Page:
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24578 - Brooks v. State

Davis Adv. Sh. No. 6
S.E.2d

THE STATE OF SOUTH CAROLINA
In The Supreme Court


Darrell S. Brooks,                 Respondent,


v.


State of South Carolina,             Petitioner.


ON WRIT OF CERTIORARI


Appeal From Oconee County
Frank Eppes, Trial Judge
Gerald C. Smoak, Post-Conviction Judge


Opinion No. 24578
Submitted December 5, 1996 - Filed February 18, 1997


REVERSED


Attorney General Charles Molony Condon, Deputy Attorney General John W. McIntosh, Assistant Deputy Attorney General Teresa Nesbitt Cosby, and Assistant Attorney General Allen Bullard, all of Columbia, for petitioner.


Assistant Appellate Defender Lisa Gregory, of S.C. Office of Appellate Defense, of Columbia, for respondent.


Burnett, A.J.: Respondent pled guilty to second degree burglary, grand larceny, and financial transaction card fraud and was sentenced, respectively, to two ten year prison terms and a one year prison term. He filed an application for post- conviction relief (PCR). The PCR judge granted PCR, finding respondent's plea was involuntary because the trial judge did not sentence him to seven years' imprisonment in accordance with the terms of his negotiated plea. The Court granted certiorari to review the decision of the PCR judge. We reverse.

p. 9


BROOKS v. STATE


ISSUE Was respondent's guilty plea rendered involuntary because the trial judge failed to sentence him in accordance with the terms of his negotiated plea?


FACTS


While on probation, respondent pled guilty to the above charges. The trial judge informed respondent he could receive a one year sentence for financial transaction card fraud, a fifteen year sentence for second degree burglary, and a ten year sentence for grand larceny, for a total of 26 years' imprisonment. Respondent's counsel informed the trial judge the solicitor's office had agreed to a seven year sentence. As noted above, the trial judge sentenced respondent to ten years' imprisonment.

At the PCR hearing, respondent testified he spoke with counsel before his plea and "we was going to try for ten years but five years would be served and five years on probation." He stated he did not have any understanding in regard to a seven year sentence. Respondent admitted he did not want to go to trial, but wanted to plead guilty and receive a shorter sentence.

Counsel testified he explained the charges, defenses, and sentence exposure to respondent, and respondent appeared to understand. Counsel stated from almost the beginning respondent indicated he wanted to plead guilty; respondent never indicated he wanted a jury trial.

Counsel testified he negotiated a plea with the State and the State agreed to allow respondent to serve the remaining seven years on his prior conviction and run the current sentences concurrently. Counsel testified he believed he advised respondent of the plea agreement and respondent understood. He further stated he believed respondent entered his plea based on the negotiated seven year sentence. Counsel explained he did not hear from respondent after the guilty plea.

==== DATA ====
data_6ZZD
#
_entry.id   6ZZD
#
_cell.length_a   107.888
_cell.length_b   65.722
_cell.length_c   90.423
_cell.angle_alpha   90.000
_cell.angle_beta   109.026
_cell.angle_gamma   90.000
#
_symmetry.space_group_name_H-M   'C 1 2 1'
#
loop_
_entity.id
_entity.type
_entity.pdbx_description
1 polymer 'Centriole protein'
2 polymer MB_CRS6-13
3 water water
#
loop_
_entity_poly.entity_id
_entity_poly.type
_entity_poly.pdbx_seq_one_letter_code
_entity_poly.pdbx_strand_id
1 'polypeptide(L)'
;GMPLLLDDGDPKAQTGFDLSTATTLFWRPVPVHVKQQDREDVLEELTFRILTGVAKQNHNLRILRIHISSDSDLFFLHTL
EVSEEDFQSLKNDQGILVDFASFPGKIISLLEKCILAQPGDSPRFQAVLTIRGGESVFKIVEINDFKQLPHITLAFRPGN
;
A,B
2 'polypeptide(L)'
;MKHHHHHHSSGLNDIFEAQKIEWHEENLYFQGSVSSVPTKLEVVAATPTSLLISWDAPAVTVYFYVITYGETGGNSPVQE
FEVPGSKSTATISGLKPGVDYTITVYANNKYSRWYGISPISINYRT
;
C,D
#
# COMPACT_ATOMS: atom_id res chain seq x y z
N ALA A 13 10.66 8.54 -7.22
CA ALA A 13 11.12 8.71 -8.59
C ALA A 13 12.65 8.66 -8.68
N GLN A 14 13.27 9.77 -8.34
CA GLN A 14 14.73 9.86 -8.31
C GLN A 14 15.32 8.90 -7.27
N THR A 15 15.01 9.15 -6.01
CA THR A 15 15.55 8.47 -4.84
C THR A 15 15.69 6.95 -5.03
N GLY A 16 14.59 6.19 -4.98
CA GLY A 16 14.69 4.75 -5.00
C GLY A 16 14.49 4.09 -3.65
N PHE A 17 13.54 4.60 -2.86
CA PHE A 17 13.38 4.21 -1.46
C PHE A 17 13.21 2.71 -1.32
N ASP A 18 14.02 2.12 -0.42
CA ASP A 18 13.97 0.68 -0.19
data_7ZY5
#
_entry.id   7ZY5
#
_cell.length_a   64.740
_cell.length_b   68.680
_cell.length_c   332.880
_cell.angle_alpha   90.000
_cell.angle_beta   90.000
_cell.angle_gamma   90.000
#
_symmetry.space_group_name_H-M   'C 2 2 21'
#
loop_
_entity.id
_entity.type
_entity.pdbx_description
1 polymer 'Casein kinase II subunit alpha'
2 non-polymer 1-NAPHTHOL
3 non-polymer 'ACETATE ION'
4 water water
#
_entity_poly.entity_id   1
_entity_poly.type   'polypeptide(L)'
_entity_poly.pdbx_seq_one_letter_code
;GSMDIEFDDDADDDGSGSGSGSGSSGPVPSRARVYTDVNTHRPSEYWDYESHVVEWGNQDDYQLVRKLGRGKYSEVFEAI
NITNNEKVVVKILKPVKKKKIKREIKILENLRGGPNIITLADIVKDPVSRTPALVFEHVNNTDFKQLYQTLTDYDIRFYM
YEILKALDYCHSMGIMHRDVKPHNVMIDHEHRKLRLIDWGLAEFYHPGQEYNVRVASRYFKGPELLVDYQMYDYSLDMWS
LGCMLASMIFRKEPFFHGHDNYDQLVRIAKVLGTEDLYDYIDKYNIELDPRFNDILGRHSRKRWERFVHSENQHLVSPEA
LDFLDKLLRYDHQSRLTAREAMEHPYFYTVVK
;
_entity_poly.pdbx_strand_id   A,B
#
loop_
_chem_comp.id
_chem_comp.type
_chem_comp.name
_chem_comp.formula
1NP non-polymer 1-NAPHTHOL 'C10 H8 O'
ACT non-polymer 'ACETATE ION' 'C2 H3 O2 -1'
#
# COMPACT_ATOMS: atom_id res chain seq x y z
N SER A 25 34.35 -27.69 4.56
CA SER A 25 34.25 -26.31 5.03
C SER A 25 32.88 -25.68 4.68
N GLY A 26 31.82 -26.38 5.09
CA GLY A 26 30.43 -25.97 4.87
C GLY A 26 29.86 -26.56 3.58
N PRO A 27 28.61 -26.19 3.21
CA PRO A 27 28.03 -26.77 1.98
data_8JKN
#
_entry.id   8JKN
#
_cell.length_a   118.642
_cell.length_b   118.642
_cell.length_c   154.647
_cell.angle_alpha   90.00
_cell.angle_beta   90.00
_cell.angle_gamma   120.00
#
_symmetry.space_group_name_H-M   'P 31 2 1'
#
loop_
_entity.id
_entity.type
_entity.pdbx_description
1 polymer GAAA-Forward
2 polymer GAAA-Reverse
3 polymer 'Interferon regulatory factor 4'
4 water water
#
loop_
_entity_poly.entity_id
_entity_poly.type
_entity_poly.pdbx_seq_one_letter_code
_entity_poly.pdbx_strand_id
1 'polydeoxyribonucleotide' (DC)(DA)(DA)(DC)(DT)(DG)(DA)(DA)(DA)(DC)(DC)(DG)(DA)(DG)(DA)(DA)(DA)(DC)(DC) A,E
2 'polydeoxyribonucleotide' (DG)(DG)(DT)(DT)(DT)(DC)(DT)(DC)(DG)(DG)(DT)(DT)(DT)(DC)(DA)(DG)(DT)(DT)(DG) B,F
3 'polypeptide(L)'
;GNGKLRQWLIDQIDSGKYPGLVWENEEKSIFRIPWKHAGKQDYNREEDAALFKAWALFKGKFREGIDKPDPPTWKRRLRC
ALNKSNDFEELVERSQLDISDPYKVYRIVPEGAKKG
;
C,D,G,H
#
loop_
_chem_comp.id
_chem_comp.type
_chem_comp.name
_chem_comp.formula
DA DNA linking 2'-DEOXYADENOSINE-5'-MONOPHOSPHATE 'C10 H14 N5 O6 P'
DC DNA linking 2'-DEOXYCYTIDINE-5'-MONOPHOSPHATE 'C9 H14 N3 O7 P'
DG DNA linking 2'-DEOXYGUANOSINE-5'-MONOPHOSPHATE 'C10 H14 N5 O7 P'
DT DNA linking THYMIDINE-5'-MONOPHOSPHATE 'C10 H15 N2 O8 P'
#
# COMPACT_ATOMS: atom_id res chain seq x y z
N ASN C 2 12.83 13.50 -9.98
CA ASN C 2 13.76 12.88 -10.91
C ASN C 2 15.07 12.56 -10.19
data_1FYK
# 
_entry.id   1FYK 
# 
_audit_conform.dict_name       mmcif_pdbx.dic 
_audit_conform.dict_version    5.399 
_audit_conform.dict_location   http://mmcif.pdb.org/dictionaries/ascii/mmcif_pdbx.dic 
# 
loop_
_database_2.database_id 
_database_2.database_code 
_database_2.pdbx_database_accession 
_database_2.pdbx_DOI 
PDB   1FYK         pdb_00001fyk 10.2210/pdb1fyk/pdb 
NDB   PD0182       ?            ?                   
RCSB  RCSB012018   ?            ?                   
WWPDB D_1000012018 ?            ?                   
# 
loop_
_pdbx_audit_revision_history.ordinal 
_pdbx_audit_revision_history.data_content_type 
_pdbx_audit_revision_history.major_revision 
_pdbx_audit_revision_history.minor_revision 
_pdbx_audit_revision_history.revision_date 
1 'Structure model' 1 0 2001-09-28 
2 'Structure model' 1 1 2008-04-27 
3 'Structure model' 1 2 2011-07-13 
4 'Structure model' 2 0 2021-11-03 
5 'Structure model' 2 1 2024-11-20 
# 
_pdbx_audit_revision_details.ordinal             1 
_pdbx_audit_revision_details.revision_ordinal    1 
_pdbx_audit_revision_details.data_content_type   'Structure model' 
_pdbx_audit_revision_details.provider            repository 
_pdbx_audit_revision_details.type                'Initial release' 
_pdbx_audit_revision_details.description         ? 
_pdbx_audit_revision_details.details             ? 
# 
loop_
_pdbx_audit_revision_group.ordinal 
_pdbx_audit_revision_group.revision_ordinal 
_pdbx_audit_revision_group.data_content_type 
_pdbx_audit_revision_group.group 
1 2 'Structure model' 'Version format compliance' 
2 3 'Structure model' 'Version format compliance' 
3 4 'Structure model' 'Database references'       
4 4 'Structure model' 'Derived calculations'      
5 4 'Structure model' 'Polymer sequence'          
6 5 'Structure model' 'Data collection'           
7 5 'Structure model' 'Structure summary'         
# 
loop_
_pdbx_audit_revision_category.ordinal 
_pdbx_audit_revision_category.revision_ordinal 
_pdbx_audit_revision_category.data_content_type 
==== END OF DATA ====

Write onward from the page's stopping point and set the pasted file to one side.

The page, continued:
DISCUSSION


A trial judge is allowed broad discretion in sentencing within statutory limits. Garrett v. State, 320 S.C. 353, 465 S.E.2d 349 (1995); State v. Sidell, 262 S.C. 397, 205 S.E.2d 2 (1974). A sentence is not excessive if it is within statutory limitations and there are no facts supporting an allegation of prejudice against a defendant. Garrett, supra. A court is not required to accept a plea agreement reached by the State and the defendant. State v. Rosier, 312 S.C. 145, 439 S.E.2d 307 (Ct. App. 1993).

p. 10


BROOKS v. STATE


There is no evidence respondent's guilty plea was entered unknowingly or involuntarily simply because the trial judge did not sentence him in accordance with the terms of the plea agreement.Fn.1 The record indicates the trial judge sentenced respondent within the statutory limits after first informing him he could receive a 26 year sentence. The trial judge was not bound to accept the negotiated sentence reached by the State and respondent. Id. Moreover, respondent's own testimony indicates he was unaware of the negotiated sentence. Accordingly, there is no probative evidence to support the PCR judge's findings and, consequently, the findings should not be upheld. Holland v. State, __ S.C. __, 470 S.E.2d 378 (1996).


REVERSED.


FINNEY, C.J., TOAL, MOORE and WALLER, JJ., concur.

_______________ Fn.1   Respondent did not allege his plea was unintelligently entered because he did not understand the terms of the negotiated plea or the potential sentence. Further, the PCR judge made no finding as to whether counsel was ineffective for not moving to have the plea withdrawn.

p. 11